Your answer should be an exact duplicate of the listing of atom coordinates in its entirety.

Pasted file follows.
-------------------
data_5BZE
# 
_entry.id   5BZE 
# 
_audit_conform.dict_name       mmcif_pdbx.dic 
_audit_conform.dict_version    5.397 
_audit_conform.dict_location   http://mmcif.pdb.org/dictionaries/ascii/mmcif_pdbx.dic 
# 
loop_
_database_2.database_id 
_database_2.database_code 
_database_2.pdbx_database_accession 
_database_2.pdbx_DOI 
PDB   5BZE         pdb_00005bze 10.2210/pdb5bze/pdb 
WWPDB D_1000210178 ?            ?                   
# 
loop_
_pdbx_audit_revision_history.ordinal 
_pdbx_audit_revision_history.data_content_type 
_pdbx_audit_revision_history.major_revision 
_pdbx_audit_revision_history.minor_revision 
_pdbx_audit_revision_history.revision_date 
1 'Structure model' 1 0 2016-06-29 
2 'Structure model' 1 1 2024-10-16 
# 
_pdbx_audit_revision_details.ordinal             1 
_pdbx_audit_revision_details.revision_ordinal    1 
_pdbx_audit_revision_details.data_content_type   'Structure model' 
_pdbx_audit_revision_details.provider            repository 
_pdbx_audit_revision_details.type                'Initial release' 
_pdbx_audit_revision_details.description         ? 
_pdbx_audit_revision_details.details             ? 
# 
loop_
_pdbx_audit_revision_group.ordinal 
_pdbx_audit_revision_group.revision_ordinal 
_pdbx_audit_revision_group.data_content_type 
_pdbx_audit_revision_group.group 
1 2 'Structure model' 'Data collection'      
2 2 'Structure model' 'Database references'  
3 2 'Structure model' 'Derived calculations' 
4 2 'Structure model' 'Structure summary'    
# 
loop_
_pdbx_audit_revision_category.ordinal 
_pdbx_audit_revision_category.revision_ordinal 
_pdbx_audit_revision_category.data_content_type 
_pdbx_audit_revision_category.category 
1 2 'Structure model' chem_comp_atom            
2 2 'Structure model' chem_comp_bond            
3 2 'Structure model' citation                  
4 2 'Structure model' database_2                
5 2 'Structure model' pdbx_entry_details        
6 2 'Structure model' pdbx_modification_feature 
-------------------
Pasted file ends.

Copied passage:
data_5BZE
# 
_entry.id   5BZE 
# 
_audit_conform.dict_name       mmcif_pdbx.dic 
_audit_conform.dict_version    5.397 
_audit_conform.dict_location   http://mmcif.pdb.org/dictionaries/ascii/mmcif_pdbx.dic 
# 
loop_
_database_2.database_id 
_database_2.database_code 
_database_2.pdbx_database_accession 
_database_2.pdbx_DOI 
PDB   5BZE         pdb_00005bze 10.2210/pdb5bze/pdb 
WWPDB D_1000210178 ?            ?                   
# 
loop_
_pdbx_audit_revision_history.ordinal 
_pdbx_audit_revision_history.data_content_type 
_pdbx_audit_revision_history.major_revision 
_pdbx_audit_revision_history.minor_revision 
_pdbx_audit_revision_history.revision_date 
1 'Structure model' 1 0 2016-06-29 
2 'Structure model' 1 1 2024-10-16 
# 
_pdbx_audit_revision_details.ordinal             1 
_pdbx_audit_revision_details.revision_ordinal    1 
_pdbx_audit_revision_details.data_content_type   'Structure model' 
_pdbx_audit_revision_details.provider            repository 
_pdbx_audit_revision_details.type                'Initial release' 
_pdbx_audit_revision_details.description         ? 
_pdbx_audit_revision_details.details             ? 
# 
loop_
_pdbx_audit_revision_group.ordinal 
_pdbx_audit_revision_group.revision_ordinal 
_pdbx_audit_revision_group.data_content_type 
_pdbx_audit_revision_group.group 
1 2 'Structure model' 'Data collection'      
2 2 'Structure model' 'Database references'  
3 2 'Structure model' 'Derived calculations' 
4 2 'Structure model' 'Structure summary'    
# 
loop_
_pdbx_audit_revision_category.ordinal 
_pdbx_audit_revision_category.revision_ordinal 
_pdbx_audit_revision_category.data_content_type 
_pdbx_audit_revision_category.category 
1 2 'Structure model' chem_comp_atom            
2 2 'Structure model' chem_comp_bond            
3 2 'Structure model' citation                  
4 2 'Structure model' database_2                
5 2 'Structure model' pdbx_entry_details        
6 2 'Structure model' pdbx_modification_feature 